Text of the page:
One thing the 1% cannot change yet is the weather, and the weather is not co-operating today, on Glencoe Grand Prix day.  Its 70 and rainy when I arrive. I number up and ride around the leafy avenues for a bit warming up for the masters 1,2,3 race. The 5s are racing. A cold gust of wind suddenly blows in, the temperature is plummeting faster than the economy with a Bush in the whitehouse. I scurry back to the car for another layer. 50 and rain. Great.

Race underway and the drenched course has to be cornered slowly, and watch for those drain covers. The masters hurl up the straights at quite a pace and braking is late but smooth.  Nobody is bombing corners, it’s all very fast and controlled. And wet.

There are plenty of attacks, but its hard to get away before the next rain soaked corner to brake for, so the bunch just gets strung out into a single line and reforms.  Holding a wheel with rain and grit flinging up into your face is unpleasant, so I’m happy to be pulling the group round for a lap, making sure I hold it long enough to get a shout out from Kenny Labb on the podium. Then it’s back to some glencoe exfoliating wash.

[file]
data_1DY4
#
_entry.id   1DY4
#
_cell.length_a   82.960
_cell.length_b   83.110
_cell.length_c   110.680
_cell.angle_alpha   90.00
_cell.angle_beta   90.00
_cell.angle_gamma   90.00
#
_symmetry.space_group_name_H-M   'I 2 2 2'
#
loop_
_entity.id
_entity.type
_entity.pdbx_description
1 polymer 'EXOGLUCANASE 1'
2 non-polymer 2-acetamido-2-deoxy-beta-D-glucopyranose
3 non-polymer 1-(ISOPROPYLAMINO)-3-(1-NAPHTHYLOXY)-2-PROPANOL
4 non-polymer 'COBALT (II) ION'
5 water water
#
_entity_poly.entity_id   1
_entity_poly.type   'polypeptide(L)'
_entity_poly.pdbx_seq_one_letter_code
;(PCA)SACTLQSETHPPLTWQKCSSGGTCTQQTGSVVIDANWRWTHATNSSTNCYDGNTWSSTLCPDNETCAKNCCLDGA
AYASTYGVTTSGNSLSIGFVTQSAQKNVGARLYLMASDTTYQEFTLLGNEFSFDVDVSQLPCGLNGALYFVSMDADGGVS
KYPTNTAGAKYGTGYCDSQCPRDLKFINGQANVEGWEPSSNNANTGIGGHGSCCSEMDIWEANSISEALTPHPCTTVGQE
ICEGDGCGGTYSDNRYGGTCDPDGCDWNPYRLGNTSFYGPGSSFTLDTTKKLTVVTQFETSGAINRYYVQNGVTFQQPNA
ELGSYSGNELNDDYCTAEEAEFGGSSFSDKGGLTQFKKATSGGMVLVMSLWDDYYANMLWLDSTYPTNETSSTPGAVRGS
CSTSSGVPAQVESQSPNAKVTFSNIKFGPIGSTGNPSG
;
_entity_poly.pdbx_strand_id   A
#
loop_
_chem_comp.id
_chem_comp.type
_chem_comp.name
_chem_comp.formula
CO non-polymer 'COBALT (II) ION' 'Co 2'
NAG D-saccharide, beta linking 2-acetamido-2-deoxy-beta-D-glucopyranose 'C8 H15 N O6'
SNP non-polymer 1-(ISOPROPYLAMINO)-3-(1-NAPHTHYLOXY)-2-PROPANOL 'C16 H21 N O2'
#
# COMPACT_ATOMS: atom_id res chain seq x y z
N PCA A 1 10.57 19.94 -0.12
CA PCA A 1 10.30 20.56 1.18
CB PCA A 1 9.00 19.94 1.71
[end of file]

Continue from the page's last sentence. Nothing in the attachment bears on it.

Its hard to imagine being wetter. Feet are soggy, everything is soaked and dirty, rain lashes down and splashes up from sheets of standing water. I’m shivering, shivering at 160bpm.
Final laps and things are getting a little rawer as the bunch snakes around seeking shelter and advantage. I’m moving over for the narrowing road after the finish line, and a wisconsin rider moves the other way to grab the wheel in front, oh shit. My shoulder and elbow meet him, he slides off me smooth as an eel, we are both still upright. Keep going.

Last lap and I catch a wheel up to top 5 and hold it there, but exhaustion and hand cramp from all the braking are hurting hard. You have to pull the brakes so hard when rims are wet . Theres some jockeying on park ave and I loose a spot, last time round onto the finish and the weather channel boys are up front, and its two wide through the turn, I’m inside and lose a touch of momentum. The long run to the line gets me those places back and 6th.  In the money and upright at the end. Next race will be warm and dry, please.

~Bevan Brookfield